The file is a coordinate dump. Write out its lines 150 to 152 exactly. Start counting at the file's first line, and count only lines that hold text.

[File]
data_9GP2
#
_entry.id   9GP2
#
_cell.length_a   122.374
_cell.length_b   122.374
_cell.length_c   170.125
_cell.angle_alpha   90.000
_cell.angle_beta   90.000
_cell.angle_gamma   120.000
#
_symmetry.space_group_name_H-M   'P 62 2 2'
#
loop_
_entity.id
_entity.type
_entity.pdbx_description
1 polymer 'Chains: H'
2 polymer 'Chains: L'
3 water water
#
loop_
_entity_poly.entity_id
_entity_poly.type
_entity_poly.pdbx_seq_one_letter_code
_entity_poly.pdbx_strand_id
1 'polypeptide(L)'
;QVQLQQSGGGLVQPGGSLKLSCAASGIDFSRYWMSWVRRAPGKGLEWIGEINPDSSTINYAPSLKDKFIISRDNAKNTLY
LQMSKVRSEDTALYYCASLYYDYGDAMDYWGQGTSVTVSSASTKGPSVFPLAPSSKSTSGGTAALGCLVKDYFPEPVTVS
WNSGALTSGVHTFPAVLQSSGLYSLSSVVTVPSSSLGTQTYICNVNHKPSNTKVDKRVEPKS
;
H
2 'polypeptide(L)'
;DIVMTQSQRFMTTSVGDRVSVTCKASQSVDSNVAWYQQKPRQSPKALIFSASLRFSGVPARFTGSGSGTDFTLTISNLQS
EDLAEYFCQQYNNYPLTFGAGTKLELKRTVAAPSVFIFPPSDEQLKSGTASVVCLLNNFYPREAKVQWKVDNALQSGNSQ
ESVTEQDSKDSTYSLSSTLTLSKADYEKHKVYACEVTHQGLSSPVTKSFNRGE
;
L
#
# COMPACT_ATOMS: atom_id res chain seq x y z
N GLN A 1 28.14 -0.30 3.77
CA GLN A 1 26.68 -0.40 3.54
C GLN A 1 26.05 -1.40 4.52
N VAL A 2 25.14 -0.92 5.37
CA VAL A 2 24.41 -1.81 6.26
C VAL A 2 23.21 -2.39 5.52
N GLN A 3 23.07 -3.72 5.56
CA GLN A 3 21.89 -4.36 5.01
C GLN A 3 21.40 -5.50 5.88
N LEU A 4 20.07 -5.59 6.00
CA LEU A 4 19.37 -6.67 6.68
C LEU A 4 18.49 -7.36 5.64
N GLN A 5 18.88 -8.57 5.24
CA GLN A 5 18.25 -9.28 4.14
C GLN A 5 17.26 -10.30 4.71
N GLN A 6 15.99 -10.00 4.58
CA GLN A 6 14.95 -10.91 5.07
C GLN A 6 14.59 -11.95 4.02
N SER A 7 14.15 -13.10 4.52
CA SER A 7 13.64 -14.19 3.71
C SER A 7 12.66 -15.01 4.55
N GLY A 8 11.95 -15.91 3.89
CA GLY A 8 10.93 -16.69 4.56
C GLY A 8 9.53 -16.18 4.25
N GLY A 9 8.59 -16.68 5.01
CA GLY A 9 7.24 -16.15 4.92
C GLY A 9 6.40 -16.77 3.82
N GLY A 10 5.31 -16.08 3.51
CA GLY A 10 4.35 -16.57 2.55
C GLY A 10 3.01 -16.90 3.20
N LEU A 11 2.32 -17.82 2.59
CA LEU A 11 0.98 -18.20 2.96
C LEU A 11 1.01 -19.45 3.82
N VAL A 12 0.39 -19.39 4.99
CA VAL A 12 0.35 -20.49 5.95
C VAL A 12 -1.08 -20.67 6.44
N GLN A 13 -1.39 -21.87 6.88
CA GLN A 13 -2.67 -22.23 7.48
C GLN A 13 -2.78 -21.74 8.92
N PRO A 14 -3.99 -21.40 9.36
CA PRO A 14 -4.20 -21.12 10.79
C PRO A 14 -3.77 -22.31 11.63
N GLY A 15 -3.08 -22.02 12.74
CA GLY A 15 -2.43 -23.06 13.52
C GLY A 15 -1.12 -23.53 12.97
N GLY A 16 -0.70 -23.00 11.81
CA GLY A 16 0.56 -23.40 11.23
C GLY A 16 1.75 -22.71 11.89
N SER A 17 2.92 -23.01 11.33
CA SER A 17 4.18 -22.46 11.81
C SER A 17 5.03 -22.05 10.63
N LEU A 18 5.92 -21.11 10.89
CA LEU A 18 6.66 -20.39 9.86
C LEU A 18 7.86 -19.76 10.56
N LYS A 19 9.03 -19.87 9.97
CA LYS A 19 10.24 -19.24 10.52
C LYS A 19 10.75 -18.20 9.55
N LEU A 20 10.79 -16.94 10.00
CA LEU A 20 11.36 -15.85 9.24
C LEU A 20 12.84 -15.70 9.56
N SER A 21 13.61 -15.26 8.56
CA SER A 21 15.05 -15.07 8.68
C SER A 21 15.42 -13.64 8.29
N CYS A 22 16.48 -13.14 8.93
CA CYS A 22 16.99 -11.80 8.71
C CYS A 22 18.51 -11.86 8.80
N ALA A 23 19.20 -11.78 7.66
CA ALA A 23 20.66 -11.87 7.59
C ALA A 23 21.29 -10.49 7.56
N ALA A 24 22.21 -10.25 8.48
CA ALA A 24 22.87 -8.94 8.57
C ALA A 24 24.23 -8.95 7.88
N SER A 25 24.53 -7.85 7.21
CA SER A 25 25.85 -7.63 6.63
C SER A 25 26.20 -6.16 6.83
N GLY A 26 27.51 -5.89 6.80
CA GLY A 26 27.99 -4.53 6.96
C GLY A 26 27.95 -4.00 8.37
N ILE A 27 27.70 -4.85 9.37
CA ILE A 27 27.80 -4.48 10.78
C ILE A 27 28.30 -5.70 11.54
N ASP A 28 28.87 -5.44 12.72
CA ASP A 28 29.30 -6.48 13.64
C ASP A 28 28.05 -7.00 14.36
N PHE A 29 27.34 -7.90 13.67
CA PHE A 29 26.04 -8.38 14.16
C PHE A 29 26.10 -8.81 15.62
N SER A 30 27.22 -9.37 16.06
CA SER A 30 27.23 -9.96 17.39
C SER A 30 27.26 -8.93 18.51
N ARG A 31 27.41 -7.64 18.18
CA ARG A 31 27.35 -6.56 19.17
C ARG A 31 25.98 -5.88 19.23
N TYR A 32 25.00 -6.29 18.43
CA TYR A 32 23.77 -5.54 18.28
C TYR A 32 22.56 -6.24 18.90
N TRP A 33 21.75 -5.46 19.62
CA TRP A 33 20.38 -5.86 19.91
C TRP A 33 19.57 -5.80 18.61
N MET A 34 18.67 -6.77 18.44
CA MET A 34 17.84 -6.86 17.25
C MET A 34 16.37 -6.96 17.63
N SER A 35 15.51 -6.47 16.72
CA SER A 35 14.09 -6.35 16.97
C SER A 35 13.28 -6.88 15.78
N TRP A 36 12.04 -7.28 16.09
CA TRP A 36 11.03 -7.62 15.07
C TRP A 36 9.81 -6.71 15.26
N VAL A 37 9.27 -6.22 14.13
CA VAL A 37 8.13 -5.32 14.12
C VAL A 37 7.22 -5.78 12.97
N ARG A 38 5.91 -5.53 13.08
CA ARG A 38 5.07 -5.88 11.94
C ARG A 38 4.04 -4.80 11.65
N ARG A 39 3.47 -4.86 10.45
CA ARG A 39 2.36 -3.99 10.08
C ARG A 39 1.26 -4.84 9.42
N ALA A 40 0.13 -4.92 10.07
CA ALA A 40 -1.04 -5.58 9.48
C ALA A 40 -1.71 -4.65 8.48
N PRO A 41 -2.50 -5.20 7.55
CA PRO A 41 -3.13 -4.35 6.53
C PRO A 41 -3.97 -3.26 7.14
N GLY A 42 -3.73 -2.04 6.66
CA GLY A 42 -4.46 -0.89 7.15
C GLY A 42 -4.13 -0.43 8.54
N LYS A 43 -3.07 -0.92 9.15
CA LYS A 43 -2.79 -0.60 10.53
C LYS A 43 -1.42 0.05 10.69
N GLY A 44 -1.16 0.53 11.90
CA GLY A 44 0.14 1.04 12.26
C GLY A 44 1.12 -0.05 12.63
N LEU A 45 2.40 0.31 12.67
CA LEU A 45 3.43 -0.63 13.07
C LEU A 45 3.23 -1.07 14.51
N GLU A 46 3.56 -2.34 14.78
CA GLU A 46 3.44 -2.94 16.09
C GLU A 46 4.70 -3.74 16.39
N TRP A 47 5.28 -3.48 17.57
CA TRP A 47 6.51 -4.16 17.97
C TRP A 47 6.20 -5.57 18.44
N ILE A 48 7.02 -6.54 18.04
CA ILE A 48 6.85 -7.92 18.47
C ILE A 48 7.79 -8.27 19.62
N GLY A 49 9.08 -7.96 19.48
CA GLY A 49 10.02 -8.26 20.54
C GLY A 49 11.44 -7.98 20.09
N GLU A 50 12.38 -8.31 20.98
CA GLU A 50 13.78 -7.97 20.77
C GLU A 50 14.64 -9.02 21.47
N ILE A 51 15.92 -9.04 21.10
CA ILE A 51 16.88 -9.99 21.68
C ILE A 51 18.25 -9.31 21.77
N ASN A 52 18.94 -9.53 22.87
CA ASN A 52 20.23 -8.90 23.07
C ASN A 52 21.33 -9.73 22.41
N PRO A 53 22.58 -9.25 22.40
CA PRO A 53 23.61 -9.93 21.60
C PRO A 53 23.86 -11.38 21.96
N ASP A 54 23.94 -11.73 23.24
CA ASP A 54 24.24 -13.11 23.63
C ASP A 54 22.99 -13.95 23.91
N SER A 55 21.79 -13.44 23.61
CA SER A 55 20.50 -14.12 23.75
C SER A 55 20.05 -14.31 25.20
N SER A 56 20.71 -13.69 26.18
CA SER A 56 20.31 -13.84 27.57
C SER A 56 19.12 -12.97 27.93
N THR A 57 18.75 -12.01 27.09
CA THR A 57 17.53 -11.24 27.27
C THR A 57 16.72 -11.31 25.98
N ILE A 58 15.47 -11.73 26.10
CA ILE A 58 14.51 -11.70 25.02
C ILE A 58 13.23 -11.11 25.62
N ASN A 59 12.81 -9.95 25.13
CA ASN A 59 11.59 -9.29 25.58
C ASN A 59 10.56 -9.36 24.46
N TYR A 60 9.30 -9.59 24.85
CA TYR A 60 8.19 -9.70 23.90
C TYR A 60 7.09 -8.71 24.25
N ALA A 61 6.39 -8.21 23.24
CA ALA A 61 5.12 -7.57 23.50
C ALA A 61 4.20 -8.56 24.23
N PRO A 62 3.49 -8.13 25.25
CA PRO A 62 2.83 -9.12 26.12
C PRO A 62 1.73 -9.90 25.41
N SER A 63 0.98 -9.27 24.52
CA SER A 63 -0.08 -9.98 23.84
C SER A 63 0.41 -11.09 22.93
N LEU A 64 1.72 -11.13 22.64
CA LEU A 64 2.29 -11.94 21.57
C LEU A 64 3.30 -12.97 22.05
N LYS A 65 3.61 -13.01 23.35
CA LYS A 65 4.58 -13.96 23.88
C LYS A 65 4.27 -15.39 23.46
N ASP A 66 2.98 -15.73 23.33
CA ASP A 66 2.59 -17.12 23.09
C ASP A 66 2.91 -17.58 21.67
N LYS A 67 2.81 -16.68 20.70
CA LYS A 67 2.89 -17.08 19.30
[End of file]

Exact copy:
CA VAL A 37 8.13 -5.32 14.12
C VAL A 37 7.22 -5.78 12.97
N ARG A 38 5.91 -5.53 13.08